Version 16 (modified by smk78, 6 months ago) (diff)


SasView Tutorials: The Next Generation


We need to replace the dated and monolithic (SasView 2.x) Tutorial (here) that presently ships with SasView 4.x with new materials that are fresh, engaging, and modern.

Several existing tickets relating to the provision of 'tutorials' are now captured on this wiki page and the corresponding tickets closed:

Some of the 'next generation' material will require our SasView documentation build processes to produce PDF files. Tickets relevant to this are:

The issue of 'tutorials' has previously been raised on this Wiki at:

Wojciech has made some suggestions regarding frameworks and infrastructure for new tutorial material in this document

The Bigger Picture

Any tutorials we produce will be part of a bigger portfolio of 'documentation' comprising:

  • the in-program Help (actually called 'Documentation' in SasView itself) - this is invariably the first place any Sasview User looks for answers
  • the Tutorials themselves
  • the SasView Website - which has a good FAQ page created from actual questions from Users & links to other resources
  • the SasView TRAC site - primarily for the Development Team, but a lot of content should be accessible to 'advanced' Users

Whilst there will be some cross-over between these different strands they should not seek to duplicate material unnecessarily.

So What Is A Tutorial?

A Tutorial is self-paced instruction that provides a step-by-step approach to some learning unit.

It should be interactive, visual (and/or possibly audio), goal-driven, and provide some form of feedback or test of learning (such as through question-answer exercises and/or providing access to comparative results).

The Need For A Philosophy

The problem with the Tutorial definition above is that it potentially encompasses a wide range of delivery mechanisms. Within the SasView project we are, of necessity (given our available resources), going to need to focus on providing the key material in the most accessible form. That means Tutorial documents in HTML, PDF, and possibly (since the production overhead should essentially be zero given the first two) eBook formats.

Anything else simply cannot be a priority for us at the moment. It could, however, be provided by enthusiastic members of the Community if they so wished...

The Tool For The Job

If we agree that we shall provide some Tutorial documents then, to ease production, maximise buy-in, and encourage Community contributions where applicable, we need a production platform that is free(!), intuitive (ie, WYSIWYG), and suitable for version control using TRAC. (The current Tutorial is written in Microsoft Powerpoint which only meets one of these criteria).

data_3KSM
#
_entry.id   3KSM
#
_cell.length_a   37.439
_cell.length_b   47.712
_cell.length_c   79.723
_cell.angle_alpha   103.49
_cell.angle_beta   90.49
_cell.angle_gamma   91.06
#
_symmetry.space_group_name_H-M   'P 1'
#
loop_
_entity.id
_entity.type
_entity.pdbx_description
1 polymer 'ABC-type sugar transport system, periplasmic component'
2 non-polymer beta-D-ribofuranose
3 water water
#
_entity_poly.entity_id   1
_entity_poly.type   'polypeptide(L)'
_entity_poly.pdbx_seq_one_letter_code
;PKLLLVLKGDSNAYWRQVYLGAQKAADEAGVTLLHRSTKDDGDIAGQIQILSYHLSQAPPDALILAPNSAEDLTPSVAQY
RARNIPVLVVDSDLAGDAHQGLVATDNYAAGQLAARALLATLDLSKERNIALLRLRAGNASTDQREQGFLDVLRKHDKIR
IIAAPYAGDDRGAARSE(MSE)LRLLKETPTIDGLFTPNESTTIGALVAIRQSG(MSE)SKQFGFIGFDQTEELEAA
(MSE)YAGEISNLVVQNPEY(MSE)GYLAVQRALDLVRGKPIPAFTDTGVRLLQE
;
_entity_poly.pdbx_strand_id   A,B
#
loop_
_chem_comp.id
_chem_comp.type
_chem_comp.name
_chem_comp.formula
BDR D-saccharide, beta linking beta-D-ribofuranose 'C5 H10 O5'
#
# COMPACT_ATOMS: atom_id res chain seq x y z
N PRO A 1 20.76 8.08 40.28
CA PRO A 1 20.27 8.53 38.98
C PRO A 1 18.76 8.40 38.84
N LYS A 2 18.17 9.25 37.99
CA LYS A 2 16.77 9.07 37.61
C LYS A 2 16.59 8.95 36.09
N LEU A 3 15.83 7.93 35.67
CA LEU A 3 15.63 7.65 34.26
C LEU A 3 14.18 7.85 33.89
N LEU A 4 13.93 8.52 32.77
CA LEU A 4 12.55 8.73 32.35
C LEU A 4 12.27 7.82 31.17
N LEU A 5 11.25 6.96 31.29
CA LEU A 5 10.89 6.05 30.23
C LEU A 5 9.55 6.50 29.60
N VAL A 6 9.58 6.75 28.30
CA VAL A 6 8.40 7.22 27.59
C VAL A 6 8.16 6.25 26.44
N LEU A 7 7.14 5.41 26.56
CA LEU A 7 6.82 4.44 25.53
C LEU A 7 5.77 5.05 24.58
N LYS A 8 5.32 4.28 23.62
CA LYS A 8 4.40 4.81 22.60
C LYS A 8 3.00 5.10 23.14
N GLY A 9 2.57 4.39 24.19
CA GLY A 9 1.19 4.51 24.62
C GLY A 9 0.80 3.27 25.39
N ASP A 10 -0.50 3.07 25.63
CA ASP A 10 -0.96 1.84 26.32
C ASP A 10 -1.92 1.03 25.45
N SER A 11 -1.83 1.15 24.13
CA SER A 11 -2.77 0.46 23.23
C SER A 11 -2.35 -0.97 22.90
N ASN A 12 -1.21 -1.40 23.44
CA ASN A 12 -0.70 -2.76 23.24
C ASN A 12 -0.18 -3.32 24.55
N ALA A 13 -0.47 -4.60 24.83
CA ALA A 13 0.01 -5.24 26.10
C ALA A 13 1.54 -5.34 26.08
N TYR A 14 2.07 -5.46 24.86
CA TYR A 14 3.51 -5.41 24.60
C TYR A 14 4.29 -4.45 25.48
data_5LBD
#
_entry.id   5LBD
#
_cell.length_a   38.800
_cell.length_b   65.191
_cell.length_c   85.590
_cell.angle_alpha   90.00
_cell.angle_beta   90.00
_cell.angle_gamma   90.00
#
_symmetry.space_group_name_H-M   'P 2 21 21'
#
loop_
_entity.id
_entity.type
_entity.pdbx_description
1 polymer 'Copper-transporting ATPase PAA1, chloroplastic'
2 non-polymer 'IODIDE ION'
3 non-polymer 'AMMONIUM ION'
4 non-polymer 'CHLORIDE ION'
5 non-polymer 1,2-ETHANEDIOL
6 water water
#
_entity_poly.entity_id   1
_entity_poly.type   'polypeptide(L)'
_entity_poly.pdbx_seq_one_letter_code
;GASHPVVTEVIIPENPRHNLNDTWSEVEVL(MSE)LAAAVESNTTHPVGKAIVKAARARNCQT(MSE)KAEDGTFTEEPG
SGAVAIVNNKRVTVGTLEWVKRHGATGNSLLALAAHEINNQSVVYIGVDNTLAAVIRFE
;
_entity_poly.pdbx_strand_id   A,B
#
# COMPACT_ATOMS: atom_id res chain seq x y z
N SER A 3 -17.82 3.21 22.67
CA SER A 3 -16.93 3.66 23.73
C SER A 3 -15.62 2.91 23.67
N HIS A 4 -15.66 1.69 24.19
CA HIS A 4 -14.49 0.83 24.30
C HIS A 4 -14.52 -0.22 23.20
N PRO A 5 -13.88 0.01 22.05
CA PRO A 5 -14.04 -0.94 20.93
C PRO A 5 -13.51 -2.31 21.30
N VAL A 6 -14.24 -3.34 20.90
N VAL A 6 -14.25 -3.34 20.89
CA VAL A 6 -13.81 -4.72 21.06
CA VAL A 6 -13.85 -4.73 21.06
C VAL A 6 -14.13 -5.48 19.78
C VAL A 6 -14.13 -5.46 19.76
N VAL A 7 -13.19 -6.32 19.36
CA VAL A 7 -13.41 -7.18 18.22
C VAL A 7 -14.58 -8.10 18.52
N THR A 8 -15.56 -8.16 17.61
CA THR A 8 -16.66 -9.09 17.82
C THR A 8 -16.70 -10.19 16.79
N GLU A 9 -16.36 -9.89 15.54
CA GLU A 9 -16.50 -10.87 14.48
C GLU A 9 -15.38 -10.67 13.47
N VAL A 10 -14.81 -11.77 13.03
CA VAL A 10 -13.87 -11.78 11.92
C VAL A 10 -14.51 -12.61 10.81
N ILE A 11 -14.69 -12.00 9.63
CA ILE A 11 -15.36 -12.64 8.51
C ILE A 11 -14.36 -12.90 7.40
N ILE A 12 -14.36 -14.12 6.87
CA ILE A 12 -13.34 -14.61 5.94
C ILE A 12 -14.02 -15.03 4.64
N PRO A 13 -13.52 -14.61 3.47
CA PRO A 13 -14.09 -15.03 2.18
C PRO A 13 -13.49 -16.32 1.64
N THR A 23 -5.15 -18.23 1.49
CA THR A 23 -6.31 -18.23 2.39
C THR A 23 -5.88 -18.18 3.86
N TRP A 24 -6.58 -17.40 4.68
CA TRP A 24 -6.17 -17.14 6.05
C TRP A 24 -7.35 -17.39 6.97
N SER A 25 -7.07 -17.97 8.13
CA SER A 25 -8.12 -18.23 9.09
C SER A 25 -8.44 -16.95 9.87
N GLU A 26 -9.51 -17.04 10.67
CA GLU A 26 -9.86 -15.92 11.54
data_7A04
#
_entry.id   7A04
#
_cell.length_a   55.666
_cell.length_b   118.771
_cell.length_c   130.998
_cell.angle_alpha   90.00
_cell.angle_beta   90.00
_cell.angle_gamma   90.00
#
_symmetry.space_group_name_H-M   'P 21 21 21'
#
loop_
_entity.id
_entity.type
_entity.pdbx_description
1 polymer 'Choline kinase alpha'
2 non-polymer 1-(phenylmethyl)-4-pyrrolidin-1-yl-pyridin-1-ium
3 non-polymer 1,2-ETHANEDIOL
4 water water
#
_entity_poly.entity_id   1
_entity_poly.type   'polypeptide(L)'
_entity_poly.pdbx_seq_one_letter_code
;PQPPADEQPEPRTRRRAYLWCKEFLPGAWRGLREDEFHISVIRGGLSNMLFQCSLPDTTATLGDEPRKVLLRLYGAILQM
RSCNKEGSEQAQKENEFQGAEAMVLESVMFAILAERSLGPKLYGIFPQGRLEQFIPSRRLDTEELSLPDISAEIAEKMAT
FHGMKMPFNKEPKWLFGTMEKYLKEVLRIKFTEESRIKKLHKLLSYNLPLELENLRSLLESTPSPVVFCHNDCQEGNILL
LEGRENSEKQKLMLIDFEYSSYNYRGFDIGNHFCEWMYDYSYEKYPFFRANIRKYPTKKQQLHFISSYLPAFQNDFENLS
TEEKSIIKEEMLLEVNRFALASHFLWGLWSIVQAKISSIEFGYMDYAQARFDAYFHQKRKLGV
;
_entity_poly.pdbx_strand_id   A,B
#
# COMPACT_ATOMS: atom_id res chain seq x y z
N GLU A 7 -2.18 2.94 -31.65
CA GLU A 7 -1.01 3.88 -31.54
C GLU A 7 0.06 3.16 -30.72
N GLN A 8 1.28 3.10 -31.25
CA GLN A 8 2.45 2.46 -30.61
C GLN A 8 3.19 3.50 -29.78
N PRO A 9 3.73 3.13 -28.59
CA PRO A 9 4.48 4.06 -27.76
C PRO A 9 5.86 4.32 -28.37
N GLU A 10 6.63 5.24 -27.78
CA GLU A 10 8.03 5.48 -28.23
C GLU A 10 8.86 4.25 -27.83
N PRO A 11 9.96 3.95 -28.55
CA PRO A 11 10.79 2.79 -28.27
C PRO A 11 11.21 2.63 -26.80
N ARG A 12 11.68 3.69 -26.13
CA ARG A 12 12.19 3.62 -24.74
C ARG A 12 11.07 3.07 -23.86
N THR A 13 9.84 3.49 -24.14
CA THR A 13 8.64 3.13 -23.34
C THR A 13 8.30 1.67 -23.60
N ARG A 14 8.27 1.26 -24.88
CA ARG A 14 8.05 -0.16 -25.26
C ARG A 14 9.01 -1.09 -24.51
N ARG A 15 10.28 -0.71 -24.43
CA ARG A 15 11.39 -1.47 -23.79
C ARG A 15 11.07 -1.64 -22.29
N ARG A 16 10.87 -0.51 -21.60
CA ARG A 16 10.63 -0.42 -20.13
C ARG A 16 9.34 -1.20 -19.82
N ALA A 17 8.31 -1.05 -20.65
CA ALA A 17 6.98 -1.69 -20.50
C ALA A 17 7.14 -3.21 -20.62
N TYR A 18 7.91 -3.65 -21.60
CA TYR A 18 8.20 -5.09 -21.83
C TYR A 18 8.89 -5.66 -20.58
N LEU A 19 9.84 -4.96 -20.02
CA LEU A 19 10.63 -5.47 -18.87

After looking around Andrew identified two possibilities:

Both of these are WYSIWYG and both provide output in a 'flat' Open XML format which would allow TRAC to do difference-checking for version control purposes. But only Libre Office is free.

Steve & Andrew tested TRAC with a Libre Office Writer .fodt file that they both independently edited and TRAC behaved as expected.

Recommendation: We should use Libre Office Writer to generate Tutorial documents saved in .fodt format

Tutorial Template

Click here to download a Tutorial template. Don't forget to install Libre Office Writer!

Contributing a NEW Tutorial

Here are some simple steps to contributing a new Tutorial:

  • Download the Tutorial template above
  • Rename the template to something descriptive of the Tutorial you are about to write (but keep the filename manageable!)
    • filenames must be lowercase
    • words in filenames must be separated by underscores
    • the file extension must stay as .fodt
  • Open your Tutorial file
    • On Page 1: Give your Tutorial a title
    • On Page 2: Add your name and email address to the list of contributors
    • On Page 3: State the Objective of the Tutorial
  • Write your Tutorial
  • Save the file

Tutorials & Authors

The following table lists required and requested tutorials, their authors, and production status:

Simple 1D Fitting
Simultaneous 1D Fitting
Batch & Chain 1D Fitting Should include Combined Batch Fitting
Using Constraints
Working with Polydispersity Functions
2D Fitting
Fitting Magnetic SANS
P(R) Analysis
Invariant Analysis
Correlation Function Analysis Steve
Writing a Plugin-Model
Working with Image Data Using the Image Viewer Tool
Simulating 2D SANS Data Using the Generic Scattering Calculator Tool